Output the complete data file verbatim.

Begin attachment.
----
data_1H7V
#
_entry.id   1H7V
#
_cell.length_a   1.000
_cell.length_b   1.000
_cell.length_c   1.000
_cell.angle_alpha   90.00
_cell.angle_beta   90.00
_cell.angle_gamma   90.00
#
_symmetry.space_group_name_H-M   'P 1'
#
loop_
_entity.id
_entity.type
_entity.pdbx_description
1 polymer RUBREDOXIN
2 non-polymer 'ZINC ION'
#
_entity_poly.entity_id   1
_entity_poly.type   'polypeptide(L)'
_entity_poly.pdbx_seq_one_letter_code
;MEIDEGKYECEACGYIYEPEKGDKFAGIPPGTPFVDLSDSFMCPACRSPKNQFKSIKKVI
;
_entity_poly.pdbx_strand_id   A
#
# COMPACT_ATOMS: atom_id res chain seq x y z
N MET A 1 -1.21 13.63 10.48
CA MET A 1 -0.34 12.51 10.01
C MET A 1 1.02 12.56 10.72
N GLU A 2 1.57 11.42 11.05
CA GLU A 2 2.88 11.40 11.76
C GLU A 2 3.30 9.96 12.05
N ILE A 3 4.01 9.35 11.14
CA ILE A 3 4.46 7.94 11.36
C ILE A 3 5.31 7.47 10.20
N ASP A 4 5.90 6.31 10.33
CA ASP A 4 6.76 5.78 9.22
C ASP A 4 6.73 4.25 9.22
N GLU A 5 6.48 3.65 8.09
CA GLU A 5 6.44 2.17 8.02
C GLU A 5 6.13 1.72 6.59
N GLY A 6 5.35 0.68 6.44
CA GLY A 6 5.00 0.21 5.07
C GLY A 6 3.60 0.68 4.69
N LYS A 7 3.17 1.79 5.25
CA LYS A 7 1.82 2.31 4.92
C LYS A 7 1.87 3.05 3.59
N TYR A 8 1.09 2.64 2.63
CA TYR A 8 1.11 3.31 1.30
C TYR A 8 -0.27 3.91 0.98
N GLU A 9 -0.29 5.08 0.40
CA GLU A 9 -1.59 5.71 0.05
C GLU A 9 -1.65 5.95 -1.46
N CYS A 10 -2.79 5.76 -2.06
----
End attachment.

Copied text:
data_1H7V
#
_entry.id   1H7V
#
_cell.length_a   1.000
_cell.length_b   1.000
_cell.length_c   1.000
_cell.angle_alpha   90.00
_cell.angle_beta   90.00
_cell.angle_gamma   90.00
#
_symmetry.space_group_name_H-M   'P 1'
#
loop_
_entity.id
_entity.type
_entity.pdbx_description
1 polymer RUBREDOXIN
2 non-polymer 'ZINC ION'
#
_entity_poly.entity_id   1
_entity_poly.type   'polypeptide(L)'
_entity_poly.pdbx_seq_one_letter_code
;MEIDEGKYECEACGYIYEPEKGDKFAGIPPGTPFVDLSDSFMCPACRSPKNQFKSIKKVI
;
_entity_poly.pdbx_strand_id   A
#
# COMPACT_ATOMS: atom_id res chain seq x y z
N MET A 1 -1.21 13.63 10.48
CA MET A 1 -0.34 12.51 10.01
C MET A 1 1.02 12.56 10.72
N GLU A 2 1.57 11.42 11.05
CA GLU A 2 2.88 11.40 11.76
C GLU A 2 3.30 9.96 12.05
N ILE A 3 4.01 9.35 11.14
CA ILE A 3 4.46 7.94 11.36
C ILE A 3 5.31 7.47 10.20
N ASP A 4 5.90 6.31 10.33
CA ASP A 4 6.76 5.78 9.22
C ASP A 4 6.73 4.25 9.22
N GLU A 5 6.48 3.65 8.09
CA GLU A 5 6.44 2.17 8.02
C GLU A 5 6.13 1.72 6.59
N GLY A 6 5.35 0.68 6.44
CA GLY A 6 5.00 0.21 5.07
C GLY A 6 3.60 0.68 4.69
N LYS A 7 3.17 1.79 5.25
CA LYS A 7 1.82 2.31 4.92
C LYS A 7 1.87 3.05 3.59
N TYR A 8 1.09 2.64 2.63
CA TYR A 8 1.11 3.31 1.30
C TYR A 8 -0.27 3.91 0.98
N GLU A 9 -0.29 5.08 0.40
CA GLU A 9 -1.59 5.71 0.05
C GLU A 9 -1.65 5.95 -1.46
N CYS A 10 -2.79 5.76 -2.06